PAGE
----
Onions are a great vegetable, easy to grow, stores well, and they are just so healthy. I know, some recipe books do not even include fresh onions anymore. Powders and artificial spices are taking the onions over. Sad, isn’t it?
There is nothing as good as fresh onions, fried until golden – yummy. And it is ok to cry over onion cuttings, it is just part of the real food experience. Homegrown is the best, locally grown are the second best, and fall is the time to stock up on them.
Onions need to be dry and clean before storing them, it’s called curing the onions. After harvesting, let them dry. If the garden is very dry and the weather is nice, onions can be left there to dry too. Just pull them and let them rest till they are all dry.
If it’s cold and rainy, find a dry and airy spot in a shed, barn, loft, etc.
Note, if you have onions that are not mature enough to dry, it’s better to chop them up and freeze. Blanching is not needed. They are great for cooking and convenient to use.
To store onions in a bag is only good if you can assure that all of them are of equal (great) quality. If one in a bag gets bad, it can affect all of them. To avoid that from happening, here are 3 great ways to store onions, so they do not touch each other. Which way is the best depends on your preferences and even more on the kind of onions you get. We usually use more than one method for our onions.
1. Braiding onions
To braid onions is simpler than you think. It is a great way to store mature onions where the tops are a bit dry and not so thick. Too dry tops will break before you can braid them, too wet, and thick tops will make the braid very thick and there is a danger of getting mold into it.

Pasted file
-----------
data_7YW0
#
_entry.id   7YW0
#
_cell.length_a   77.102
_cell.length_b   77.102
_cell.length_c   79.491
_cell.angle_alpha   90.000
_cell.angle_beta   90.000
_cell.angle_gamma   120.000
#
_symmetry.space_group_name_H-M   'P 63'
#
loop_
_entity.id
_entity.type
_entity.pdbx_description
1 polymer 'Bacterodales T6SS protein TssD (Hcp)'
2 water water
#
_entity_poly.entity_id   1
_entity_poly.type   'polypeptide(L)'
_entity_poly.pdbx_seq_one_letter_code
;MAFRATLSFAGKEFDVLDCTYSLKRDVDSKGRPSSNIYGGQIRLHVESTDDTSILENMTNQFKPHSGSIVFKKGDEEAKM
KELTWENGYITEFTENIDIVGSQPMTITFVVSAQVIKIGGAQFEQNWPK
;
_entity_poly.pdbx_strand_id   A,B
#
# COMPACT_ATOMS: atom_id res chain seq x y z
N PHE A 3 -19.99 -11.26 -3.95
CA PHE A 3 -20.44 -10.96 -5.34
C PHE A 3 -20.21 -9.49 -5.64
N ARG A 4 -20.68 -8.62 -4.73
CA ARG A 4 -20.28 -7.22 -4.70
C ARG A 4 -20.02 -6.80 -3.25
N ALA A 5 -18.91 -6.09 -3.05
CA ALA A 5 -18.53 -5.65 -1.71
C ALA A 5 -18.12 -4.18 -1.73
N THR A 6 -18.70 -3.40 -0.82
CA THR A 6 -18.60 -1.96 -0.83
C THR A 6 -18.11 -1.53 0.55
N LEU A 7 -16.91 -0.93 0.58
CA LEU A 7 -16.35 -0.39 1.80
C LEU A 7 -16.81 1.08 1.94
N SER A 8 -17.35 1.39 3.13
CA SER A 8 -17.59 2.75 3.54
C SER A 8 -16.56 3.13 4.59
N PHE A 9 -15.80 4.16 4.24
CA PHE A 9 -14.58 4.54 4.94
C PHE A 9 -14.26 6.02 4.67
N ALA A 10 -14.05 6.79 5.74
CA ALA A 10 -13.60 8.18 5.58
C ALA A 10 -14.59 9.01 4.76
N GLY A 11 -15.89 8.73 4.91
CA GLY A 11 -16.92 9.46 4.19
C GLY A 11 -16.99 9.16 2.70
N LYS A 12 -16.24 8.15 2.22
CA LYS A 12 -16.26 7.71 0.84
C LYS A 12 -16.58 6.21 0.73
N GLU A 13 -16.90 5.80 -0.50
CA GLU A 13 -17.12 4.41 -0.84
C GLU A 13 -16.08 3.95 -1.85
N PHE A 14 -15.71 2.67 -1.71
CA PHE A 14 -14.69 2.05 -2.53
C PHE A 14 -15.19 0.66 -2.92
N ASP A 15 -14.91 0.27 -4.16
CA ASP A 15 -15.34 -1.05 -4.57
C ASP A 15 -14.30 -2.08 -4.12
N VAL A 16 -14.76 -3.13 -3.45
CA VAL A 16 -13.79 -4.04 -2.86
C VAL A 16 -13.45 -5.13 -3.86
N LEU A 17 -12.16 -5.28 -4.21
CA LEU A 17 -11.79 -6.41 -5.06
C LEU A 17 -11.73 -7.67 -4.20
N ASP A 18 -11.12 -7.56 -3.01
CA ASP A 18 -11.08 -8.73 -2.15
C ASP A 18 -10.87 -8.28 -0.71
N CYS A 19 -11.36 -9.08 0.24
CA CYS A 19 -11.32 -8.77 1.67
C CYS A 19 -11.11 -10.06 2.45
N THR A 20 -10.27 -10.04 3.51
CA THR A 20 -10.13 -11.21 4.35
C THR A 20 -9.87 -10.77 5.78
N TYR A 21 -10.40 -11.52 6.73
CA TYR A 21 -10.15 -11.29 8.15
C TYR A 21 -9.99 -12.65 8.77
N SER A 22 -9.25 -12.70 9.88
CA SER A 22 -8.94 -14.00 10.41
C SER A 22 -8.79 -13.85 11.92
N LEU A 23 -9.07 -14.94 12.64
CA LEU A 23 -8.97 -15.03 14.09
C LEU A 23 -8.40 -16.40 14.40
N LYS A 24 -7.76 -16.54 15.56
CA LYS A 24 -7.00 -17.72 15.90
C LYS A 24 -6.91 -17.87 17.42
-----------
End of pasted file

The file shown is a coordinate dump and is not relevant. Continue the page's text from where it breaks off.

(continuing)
To stabilize the braid we use a Natural Cord and just simply braid it in. Every layer or every other layer, depending on your preference and the size of the onions, add a new onion. That way you get a nice even braid of onions that can be hung from top to bottom or as a bow.
2. Storing onions in a nylon pantyhose
Everyday Regular Panty Hose is great for storing onions, plus if you use them for onions you will not have to wear them ;). Big, thick-necked onions are best to store in nylons. Just put one onion at the time and make a knot to divide them. Note that thick-necked onions do not store for long, use them first.
3. Storing onions on a grid
Jakob built us this great grid. It is just 4 boards with wire on it on one side and two boards on the bottom side. It provides great airflow and onions of all size and shape store well on there.
Onions prefer a cool, dark, dry place with some ventilation. That way even our northern short season onions last till January.
More information on growing Onions is here.